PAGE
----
9. The following day have students observe the changes that occurred in the bottle. What has happened to the water level? Where did the water go? Point out the droplets of water that have formed in the baggie. How did the water get into the baggie?
  10. Have students share their observations and talk about the accuracy of their predictions in a class discussion. Talk about temperature and how it helps water change states. Ask students to tell you about the different forms of water and to describe how water changes from one state to another.

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Adaptations
For Grades 3-5
Instead of conducting the demonstration with a whole class, divide students into small groups. Give each group the materials needed to create their own demonstration (liter bottle, funnel, ice, marker, baggie, ruler). Have students write paragraphs describing their observations and predictions at each stage of the experiment.

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Evaluation
Use the following three-point rubric to evaluate students' work during this lesson.
  • Three points:Students actively participated in class discussions; correctly identified and described three states of water; and observed and accurately predicted both stages of the demonstration.
  • Two points:Students participated somewhat in class discussions; somewhat correctly identified and described three states of water; and observed and accurately predicted one of the demonstration.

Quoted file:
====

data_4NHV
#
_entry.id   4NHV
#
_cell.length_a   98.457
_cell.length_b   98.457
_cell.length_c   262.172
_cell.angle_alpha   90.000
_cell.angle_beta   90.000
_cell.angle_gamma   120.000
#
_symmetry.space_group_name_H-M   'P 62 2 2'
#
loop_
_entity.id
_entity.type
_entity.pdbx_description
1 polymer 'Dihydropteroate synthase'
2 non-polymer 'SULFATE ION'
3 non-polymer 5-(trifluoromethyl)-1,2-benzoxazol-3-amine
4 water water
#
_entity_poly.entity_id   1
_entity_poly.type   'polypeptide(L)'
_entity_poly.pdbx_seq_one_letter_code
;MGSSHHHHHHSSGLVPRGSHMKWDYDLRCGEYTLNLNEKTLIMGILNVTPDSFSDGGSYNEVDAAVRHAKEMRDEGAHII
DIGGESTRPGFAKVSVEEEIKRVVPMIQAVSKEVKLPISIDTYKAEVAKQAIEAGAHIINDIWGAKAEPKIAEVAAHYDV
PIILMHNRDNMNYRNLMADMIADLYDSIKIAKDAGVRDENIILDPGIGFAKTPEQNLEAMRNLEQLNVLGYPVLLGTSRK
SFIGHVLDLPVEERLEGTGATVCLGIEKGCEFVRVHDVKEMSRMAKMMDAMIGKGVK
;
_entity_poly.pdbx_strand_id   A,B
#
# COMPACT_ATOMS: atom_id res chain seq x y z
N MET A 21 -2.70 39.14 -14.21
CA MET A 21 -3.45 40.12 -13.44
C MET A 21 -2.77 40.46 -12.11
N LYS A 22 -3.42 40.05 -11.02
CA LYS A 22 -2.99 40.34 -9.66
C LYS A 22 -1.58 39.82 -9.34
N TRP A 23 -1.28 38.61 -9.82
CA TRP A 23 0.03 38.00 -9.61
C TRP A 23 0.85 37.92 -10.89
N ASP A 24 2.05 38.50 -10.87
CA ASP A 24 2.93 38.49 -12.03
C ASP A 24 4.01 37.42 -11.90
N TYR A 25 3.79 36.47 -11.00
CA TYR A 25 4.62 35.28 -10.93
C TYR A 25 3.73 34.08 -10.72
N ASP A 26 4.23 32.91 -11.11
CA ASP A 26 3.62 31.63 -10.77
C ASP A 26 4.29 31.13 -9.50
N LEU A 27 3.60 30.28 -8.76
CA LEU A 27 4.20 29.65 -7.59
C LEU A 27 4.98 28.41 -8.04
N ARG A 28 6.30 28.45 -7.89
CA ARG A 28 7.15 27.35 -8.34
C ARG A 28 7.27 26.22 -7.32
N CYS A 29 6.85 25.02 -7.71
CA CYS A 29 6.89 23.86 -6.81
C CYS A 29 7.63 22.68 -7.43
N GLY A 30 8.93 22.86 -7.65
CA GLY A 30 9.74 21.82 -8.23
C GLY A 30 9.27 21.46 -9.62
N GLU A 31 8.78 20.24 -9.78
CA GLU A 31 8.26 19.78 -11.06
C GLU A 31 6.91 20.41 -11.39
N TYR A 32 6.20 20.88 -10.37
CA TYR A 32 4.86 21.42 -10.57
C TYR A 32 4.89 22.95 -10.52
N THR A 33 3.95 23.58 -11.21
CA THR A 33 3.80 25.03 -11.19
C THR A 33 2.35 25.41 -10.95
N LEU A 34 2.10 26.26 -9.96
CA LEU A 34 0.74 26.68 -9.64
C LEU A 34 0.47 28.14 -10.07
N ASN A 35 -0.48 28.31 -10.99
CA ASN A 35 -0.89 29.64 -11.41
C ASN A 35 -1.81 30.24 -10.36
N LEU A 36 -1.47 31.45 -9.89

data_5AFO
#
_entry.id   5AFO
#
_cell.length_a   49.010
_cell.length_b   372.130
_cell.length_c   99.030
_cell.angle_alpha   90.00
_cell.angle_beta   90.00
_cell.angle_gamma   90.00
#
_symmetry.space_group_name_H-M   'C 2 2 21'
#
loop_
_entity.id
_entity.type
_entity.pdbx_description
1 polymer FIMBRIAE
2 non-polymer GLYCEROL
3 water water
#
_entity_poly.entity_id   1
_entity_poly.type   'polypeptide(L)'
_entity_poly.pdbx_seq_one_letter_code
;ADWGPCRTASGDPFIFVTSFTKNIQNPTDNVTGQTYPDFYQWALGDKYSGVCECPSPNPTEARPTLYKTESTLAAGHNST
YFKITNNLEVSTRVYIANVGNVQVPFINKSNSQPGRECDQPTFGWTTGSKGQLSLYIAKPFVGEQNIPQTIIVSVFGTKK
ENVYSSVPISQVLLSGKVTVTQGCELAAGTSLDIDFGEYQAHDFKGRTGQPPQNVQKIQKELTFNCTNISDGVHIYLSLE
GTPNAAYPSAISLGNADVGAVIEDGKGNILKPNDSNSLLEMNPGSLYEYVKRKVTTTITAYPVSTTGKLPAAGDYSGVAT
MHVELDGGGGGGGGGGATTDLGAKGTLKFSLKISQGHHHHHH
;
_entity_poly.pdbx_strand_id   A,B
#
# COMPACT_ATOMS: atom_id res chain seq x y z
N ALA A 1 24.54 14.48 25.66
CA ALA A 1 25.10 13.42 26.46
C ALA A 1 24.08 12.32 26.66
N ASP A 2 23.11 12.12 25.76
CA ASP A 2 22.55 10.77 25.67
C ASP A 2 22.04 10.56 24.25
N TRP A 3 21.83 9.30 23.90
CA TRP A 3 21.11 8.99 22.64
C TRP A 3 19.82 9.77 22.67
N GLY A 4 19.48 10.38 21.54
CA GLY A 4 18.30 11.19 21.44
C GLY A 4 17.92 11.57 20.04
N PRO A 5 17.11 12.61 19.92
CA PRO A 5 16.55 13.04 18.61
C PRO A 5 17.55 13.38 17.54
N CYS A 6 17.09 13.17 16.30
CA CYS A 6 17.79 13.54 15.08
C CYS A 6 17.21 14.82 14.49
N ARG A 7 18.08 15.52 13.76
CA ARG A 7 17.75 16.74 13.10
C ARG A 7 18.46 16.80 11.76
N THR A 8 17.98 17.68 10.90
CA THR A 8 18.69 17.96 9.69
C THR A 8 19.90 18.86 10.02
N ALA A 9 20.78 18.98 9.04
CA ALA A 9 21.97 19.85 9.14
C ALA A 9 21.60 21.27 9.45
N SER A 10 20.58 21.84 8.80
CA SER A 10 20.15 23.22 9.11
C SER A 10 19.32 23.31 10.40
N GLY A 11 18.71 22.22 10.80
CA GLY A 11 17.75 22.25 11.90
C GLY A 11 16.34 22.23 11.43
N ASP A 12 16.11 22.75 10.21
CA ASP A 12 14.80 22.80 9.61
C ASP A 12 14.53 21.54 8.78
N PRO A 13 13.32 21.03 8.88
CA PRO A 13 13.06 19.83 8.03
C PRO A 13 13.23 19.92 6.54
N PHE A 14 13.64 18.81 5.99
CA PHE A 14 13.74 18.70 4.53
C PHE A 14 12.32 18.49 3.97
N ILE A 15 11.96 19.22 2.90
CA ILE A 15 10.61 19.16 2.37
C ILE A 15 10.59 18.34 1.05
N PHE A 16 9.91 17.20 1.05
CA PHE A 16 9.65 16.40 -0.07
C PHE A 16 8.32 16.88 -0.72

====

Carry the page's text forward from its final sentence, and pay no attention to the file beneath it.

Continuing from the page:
• One point:Students did not participate in class discussions; did not identify and describe three states of water; and did not observe or accurately predict any stage of the demonstration.

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Vocabulary
evaporation
Definition:The process by which a liquid becomes a gas
Context:In the process of evaporation, heat from the sun causes some water from the ocean to turn into water vapor.

gas
Definition:An airlike substance that expands to fill any space available
Definition:Evaporated water becomes a gas.

liquid
Definition:A substance that flows freely but remains at a constant volume, such as water or oil
Definition:A liquid takes on the shape of its container.

solid
Definition:Firm and stable in shape
Definition:Ice is water in its solid state.

temperature
Definition: The degree of heat present in a substance, object, or place
Definition:When the temperature plunges to 0º Celsius (32º Fahrenheit), water can become ice.

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Standards

National Academy of Sciences
The National Science Education Standards provide guidelines for teaching science as well as a coherent vision of what it means to be scientifically literate for students in grades K-12. To view the standards, visithttp://books.nap.edu.

This lesson plan addresses the following national standards:

  • Physical Science: Properties of objects and materials

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Credits
Tamar Burris, freelance education writer and former elementary teacher